Thursday, December 3, 2015
Today’s Scripture Reading
Isaiah 7:1–14 (ESV)
1 In the days of Ahaz the son of Jotham, son of Uzziah, king of Judah, Rezin the king of Syria and Pekah the son of Remaliah the king of Israel came up to Jerusalem to wage war against it, but could not yet mount an attack against it. 2 When the house of David was told, “Syria is in league with Ephraim,” the heart of Ahaz and the heart of his people shook as the trees of the forest shake before the wind. 3 And the Lord said to Isaiah, “Go out to meet Ahaz, you and Shear-jashub your son, at the end of the conduit of the upper pool on the highway to the Washer’s Field. 4 And say to him, ‘Be careful, be quiet, do not fear, and do not let your heart be faint because of these two smoldering stumps of firebrands, at the fierce anger of Rezin and Syria and the son of Remaliah. 5 Because Syria, with Ephraim and the son of Remaliah, has devised evil against you, saying, 6 “Let us go up against Judah and terrify it, and let us conquer it for ourselves, and set up the son of Tabeel as king in the midst of it,” 7 thus says the Lord God: “ ‘It shall not stand, and it shall not come to pass. 8 For the head of Syria is Damascus, and the head of Damascus is Rezin. And within sixty-five years Ephraim will be shattered from being a people. 9 And the head of Ephraim is Samaria, and the head of Samaria is the son of Remaliah. If you are not firm in faith, you will not be firm at all.’ ” 10 Again the Lord spoke to Ahaz, 11 “Ask a sign of the Lord your God; let it be deep as Sheol or high as heaven.” 12 But Ahaz said, “I will not ask, and I will not put the Lord to the test.” 13 And he said, “Hear then, O house of David! Is it too little for you to weary men, that you weary my God also? 14 Therefore the Lord himself will give you a sign. Behold, the virgin shall conceive and bear a son, and shall call his name Immanuel.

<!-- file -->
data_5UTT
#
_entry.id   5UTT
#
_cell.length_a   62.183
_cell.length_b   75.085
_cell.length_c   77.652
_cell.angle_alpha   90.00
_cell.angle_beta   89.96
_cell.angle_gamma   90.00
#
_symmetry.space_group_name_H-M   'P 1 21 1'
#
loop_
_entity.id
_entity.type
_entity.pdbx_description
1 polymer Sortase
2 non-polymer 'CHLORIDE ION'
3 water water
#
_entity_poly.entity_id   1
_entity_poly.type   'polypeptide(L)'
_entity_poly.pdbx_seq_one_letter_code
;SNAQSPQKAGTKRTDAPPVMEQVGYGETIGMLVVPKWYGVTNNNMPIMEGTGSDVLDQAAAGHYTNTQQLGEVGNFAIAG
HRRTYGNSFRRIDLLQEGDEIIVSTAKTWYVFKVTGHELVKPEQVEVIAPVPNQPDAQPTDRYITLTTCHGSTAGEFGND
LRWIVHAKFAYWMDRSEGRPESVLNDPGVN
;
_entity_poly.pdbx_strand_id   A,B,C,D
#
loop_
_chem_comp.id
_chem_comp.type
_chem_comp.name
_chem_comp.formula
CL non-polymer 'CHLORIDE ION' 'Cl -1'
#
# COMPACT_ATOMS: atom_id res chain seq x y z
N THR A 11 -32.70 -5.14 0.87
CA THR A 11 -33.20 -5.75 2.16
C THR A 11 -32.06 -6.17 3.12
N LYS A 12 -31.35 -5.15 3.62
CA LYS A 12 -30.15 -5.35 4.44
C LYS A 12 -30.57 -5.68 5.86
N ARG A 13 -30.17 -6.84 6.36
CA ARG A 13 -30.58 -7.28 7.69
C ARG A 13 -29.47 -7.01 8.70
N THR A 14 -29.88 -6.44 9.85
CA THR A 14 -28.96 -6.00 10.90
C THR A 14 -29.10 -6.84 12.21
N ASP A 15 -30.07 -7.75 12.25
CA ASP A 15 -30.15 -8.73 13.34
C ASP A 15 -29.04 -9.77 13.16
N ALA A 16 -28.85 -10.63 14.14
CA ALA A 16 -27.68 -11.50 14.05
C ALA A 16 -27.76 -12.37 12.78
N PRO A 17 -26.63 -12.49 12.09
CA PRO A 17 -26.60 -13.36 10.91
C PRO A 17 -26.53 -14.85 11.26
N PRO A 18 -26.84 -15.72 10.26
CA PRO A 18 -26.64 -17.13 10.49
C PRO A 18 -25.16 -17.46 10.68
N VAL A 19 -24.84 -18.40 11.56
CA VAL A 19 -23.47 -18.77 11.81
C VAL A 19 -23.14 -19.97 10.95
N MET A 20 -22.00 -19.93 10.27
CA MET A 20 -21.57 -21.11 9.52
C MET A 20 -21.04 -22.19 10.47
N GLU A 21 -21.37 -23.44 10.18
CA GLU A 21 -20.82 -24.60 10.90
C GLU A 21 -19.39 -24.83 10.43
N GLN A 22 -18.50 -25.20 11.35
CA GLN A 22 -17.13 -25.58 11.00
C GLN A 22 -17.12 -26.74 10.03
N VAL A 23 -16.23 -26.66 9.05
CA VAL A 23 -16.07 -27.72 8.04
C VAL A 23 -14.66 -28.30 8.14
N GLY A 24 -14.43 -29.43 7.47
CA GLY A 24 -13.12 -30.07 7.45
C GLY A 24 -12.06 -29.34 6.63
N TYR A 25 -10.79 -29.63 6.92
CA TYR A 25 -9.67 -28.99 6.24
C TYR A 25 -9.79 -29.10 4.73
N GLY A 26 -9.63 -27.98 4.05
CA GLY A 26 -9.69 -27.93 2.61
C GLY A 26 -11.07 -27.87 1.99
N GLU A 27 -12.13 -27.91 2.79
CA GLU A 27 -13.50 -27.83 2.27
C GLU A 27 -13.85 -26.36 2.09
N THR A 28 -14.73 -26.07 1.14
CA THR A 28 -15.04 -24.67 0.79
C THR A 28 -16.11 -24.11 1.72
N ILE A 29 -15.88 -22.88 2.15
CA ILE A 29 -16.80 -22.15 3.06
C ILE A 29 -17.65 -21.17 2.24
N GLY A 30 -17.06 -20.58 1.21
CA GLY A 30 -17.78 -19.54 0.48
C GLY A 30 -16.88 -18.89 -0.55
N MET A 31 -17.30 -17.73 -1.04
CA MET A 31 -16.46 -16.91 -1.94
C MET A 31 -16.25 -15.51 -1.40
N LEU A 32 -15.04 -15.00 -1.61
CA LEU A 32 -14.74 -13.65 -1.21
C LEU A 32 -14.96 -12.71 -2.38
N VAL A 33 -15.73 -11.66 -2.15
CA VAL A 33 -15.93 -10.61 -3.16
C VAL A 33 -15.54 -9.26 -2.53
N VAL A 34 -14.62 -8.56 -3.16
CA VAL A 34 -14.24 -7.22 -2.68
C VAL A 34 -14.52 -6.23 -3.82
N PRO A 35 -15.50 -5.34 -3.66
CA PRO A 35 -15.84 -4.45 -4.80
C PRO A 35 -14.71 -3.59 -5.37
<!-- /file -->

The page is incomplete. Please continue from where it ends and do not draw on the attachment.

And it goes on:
“Isaiah 7:14 has become one of the most controversial verses in Scripture because of the prophecy concerning the virgin birth. Unbelievers have quite naturally discounted it and have sought desperately, but in vain, for a loophole to reject the virgin birth. The battle has been waged about the meaning of the Hebrew word “almah”, which is translated “virgin.” The fact that the angel quotes this prophecy in Isaiah 7:14 to Joseph as an explanation for Mary’s being with child before her marriage to him is satisfactory evidence that the prophecy referred to an unmarried woman who had a son without physical contact with any man. The word used by Matthew (see Matt. 1:23) is the Greek word parthenos, which definitely means “virgin.” The same Greek word was used for the Parthenon, the Greek temple to the goddess Athena, which the Greeks characterized as being a virgin.” – J. Vernon McGee